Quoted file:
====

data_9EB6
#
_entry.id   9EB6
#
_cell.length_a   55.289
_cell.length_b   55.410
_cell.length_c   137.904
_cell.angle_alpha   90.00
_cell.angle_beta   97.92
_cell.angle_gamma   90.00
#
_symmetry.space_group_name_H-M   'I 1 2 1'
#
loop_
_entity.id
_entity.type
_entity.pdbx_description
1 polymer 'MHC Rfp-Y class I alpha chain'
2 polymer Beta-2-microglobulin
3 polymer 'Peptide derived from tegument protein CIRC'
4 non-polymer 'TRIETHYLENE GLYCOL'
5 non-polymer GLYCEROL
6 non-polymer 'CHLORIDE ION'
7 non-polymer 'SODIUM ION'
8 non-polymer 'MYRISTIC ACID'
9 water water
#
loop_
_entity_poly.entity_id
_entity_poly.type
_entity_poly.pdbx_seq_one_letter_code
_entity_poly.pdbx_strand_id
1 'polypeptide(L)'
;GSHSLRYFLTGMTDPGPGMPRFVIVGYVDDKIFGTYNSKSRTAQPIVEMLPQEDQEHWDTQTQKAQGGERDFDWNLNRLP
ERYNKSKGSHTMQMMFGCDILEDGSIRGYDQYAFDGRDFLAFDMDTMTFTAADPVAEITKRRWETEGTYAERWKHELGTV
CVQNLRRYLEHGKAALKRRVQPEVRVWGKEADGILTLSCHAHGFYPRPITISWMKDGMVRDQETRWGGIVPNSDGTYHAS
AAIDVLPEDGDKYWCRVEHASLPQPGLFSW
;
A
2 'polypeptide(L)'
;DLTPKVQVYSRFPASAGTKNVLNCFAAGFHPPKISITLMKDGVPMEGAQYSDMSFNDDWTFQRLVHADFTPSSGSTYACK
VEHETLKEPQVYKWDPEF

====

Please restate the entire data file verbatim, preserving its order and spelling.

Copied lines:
data_9EB6
#
_entry.id   9EB6
#
_cell.length_a   55.289
_cell.length_b   55.410
_cell.length_c   137.904
_cell.angle_alpha   90.00
_cell.angle_beta   97.92
_cell.angle_gamma   90.00
#
_symmetry.space_group_name_H-M   'I 1 2 1'
#
loop_
_entity.id
_entity.type
_entity.pdbx_description
1 polymer 'MHC Rfp-Y class I alpha chain'
2 polymer Beta-2-microglobulin
3 polymer 'Peptide derived from tegument protein CIRC'
4 non-polymer 'TRIETHYLENE GLYCOL'
5 non-polymer GLYCEROL
6 non-polymer 'CHLORIDE ION'
7 non-polymer 'SODIUM ION'
8 non-polymer 'MYRISTIC ACID'
9 water water
#
loop_
_entity_poly.entity_id
_entity_poly.type
_entity_poly.pdbx_seq_one_letter_code
_entity_poly.pdbx_strand_id
1 'polypeptide(L)'
;GSHSLRYFLTGMTDPGPGMPRFVIVGYVDDKIFGTYNSKSRTAQPIVEMLPQEDQEHWDTQTQKAQGGERDFDWNLNRLP
ERYNKSKGSHTMQMMFGCDILEDGSIRGYDQYAFDGRDFLAFDMDTMTFTAADPVAEITKRRWETEGTYAERWKHELGTV
CVQNLRRYLEHGKAALKRRVQPEVRVWGKEADGILTLSCHAHGFYPRPITISWMKDGMVRDQETRWGGIVPNSDGTYHAS
AAIDVLPEDGDKYWCRVEHASLPQPGLFSW
;
A
2 'polypeptide(L)'
;DLTPKVQVYSRFPASAGTKNVLNCFAAGFHPPKISITLMKDGVPMEGAQYSDMSFNDDWTFQRLVHADFTPSSGSTYACK
VEHETLKEPQVYKWDPEF